Tuesday, December 2, 2014
The Egg at the Buffet
I shuffled into the crowded, dark lobby of the hotel. Between my photochromic lenses and everyone's fluffy winter coats and scarves it took me a few seconds to locate our small party in the corner. The smell of Thanksgiving in the next room mingled with perfume and chatter as I squeezed through the throng, guiding my small son. My husband followed us, half carrying and half wrestling our wide-eyed toddler.
For the last three years we've been meeting my husband's family at this hotel to celebrate Thanksgiving. The rich hues in the carpet hide the food the baby throws, there are no food allergies to cater to, no cooking, no dishes afterward. It's ideal for our situation. Everything is worry-free. But there are these EGGS. For three years they've haunted my wandering mind on and off.
As our group is being seated, I try to casually glance over at the salad buffet. There it is. Not a plate full of deviled eggs, or even a bowl full of some egg salad. The EGG. But there's TWO of them this year! Two giant, shiny, white eggs with little cornucopia decorations on one side. There they sit, the weird eggs, sitting in a bed of...what-the-hell-is-that-jello. I'm sweating. Surely that's not decoration, I think again. First of all it's really ugly if it's solely decorative, and secondly, what do eggs have to do with Thanksgiving? It has to be an exotic FOOD. I hope it's cheese. A giant exotic egg of cheese. It should be cheese!
The anticipation of what I now look at as my quest keeps me from focusing on normal dinner conversation. I know I can't go on another year wondering. I know what I must do.
I decide my best plan is to eat salad first so I can investigate them up-close again. Last year after our meal, I called the hotel manager (like a normal person) to inquire about the giant buffet eggs (like you do). They sent me a very brief message that the "chef made the eggs, and they are edible". The crazy thing is, no one else must have known what they were either. They always remained intact. Not even a nibble. If they were edible, that must hurt his feelings that no one eats them, right? Or maybe they are exotic cheese, and he and the staff secretly take leftovers home if they don't get eaten...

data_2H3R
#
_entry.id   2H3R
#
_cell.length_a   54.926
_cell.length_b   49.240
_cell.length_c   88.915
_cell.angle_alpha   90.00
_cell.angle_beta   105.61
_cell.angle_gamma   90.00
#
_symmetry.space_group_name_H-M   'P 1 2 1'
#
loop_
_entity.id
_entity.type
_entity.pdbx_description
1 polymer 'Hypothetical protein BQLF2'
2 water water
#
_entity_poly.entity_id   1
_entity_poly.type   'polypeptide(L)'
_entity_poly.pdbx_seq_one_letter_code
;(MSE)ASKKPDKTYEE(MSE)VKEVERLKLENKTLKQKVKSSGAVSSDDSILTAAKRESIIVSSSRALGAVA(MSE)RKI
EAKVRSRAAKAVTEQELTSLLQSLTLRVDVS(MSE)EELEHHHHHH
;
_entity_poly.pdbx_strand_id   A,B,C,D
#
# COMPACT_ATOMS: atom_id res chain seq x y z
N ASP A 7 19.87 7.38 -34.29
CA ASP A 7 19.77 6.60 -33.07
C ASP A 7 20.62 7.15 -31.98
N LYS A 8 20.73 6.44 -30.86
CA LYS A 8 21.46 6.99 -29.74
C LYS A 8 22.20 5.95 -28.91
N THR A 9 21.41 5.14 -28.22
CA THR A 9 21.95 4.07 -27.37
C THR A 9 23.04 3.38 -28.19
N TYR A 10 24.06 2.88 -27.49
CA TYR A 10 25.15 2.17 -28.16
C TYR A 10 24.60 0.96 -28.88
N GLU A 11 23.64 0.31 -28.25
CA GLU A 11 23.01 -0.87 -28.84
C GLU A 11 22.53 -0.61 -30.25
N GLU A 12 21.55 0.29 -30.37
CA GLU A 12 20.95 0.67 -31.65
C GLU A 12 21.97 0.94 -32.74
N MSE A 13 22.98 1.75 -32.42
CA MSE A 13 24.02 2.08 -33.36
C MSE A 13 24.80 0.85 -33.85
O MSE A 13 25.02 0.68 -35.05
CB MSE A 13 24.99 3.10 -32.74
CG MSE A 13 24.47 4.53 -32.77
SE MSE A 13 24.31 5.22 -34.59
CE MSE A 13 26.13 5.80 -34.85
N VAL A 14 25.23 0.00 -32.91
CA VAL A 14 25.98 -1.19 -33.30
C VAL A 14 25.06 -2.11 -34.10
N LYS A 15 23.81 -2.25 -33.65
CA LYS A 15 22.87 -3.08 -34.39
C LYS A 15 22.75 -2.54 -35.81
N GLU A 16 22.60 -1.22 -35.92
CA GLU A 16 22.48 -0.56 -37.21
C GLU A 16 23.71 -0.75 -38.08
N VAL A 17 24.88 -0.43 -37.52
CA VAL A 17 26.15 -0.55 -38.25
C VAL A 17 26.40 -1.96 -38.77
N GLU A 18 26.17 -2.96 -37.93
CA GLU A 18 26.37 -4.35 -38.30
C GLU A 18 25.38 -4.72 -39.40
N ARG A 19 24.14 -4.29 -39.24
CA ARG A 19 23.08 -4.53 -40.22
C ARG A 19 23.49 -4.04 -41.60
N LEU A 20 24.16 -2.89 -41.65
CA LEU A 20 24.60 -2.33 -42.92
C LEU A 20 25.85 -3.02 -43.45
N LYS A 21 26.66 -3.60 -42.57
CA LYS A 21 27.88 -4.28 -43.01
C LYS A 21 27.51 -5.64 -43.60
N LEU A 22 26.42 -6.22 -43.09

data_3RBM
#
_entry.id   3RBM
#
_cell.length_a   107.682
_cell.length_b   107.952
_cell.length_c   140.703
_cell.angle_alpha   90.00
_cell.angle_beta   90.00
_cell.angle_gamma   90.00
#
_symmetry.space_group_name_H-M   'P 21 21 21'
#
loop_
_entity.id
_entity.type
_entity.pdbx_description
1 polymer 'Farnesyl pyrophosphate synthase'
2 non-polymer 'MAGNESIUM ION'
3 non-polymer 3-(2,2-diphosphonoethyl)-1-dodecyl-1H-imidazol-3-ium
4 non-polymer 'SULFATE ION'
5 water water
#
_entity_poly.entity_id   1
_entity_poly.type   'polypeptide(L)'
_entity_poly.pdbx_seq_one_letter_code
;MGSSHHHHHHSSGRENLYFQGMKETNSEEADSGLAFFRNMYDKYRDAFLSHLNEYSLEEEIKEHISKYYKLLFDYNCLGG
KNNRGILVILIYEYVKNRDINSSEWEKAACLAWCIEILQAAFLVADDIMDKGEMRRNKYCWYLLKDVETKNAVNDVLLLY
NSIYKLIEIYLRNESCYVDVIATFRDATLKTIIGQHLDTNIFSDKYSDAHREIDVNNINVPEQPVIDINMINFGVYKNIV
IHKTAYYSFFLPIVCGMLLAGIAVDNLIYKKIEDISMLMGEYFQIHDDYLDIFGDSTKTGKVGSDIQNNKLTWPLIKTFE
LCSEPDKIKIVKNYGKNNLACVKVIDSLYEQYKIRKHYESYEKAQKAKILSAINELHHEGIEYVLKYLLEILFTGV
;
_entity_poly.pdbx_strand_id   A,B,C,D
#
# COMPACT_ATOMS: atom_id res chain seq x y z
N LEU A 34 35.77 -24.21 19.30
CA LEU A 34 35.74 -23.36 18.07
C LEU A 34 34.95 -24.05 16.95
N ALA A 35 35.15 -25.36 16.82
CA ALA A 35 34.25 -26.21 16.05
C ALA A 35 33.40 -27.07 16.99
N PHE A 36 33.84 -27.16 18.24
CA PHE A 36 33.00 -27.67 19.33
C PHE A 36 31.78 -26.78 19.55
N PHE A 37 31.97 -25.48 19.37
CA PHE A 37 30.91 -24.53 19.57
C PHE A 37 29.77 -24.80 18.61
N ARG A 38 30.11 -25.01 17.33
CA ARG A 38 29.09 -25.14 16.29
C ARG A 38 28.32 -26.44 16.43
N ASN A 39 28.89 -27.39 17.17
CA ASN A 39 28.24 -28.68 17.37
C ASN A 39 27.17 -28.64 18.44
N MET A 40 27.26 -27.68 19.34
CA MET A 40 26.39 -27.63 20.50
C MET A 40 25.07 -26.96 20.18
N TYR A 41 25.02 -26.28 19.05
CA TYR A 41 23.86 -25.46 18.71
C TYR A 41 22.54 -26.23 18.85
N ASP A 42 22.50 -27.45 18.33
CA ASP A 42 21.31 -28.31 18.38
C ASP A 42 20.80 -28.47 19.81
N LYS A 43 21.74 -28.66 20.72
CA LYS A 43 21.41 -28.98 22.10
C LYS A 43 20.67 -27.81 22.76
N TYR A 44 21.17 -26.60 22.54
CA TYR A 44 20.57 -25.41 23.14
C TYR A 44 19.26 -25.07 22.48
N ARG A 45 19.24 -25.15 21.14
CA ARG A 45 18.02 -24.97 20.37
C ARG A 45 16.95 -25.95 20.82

Anyway, with salad under my belt, and a satisfying dinner making me regret wearing a belt, I saunter up to the buffet. I felt it prudent to eat first, just in case they kick me out. I muster my most thoughtful look (which unfortunately kinda resembles "duck face") as I unwrap a butter knife from it's silverware packet. My husband, who has always been very supportive, informed me that while he was chasing the toddler around the restaurant earlier, he noticed a "weak spot" on the other side of the egg. Some brave soul, God bless them, had tried to spoon a little helping of mystery egg onto their plate. I found the spot in no time.
With my eyes on my prize, I shoved the butter knife right into the thing. It felt strangely crunchy...slowly little folds of white began to peel away...revealing...a watermelon? I kept going. I've come to far to quit now. "Keep sawing," I said to myself.
Meanwhile, an elderly woman came up to me to watch. "We've been sitting here wondering about that all through dinner. We thought maybe it wasn't to be eaten since there were no serving utensils with it."
Bless her heart, I wanted to point out that three years of curiosity cannot be corked by a lack of serving spoons, or the simple fact that the weird bowl of what-the-hell-is-that-pink-jello right next to the egg had TWO spoons in it (and so some dolt used The EGG spoon for the wrong dish). I could not plead my case and insist that this was surely too ugly to be a decoration, because, well...it kinda looked like something my grandma would decorate with...BUT FOR EASTER. I just kept sawing, and replied lamely, "Well, I asked the waitress, and she said it was edible."
As it turns out, I didn't get kicked out of the restaurant that day with my husband and children in tow. It seemed the waitstaff didn't even notice. The only people that noticed, according to my family waiting at the table, were the other 200 people that came to eat the buffet that day, as they were all staring at me. Now staring at me for my audacity or for their own curiosity about The EGG, we will never know.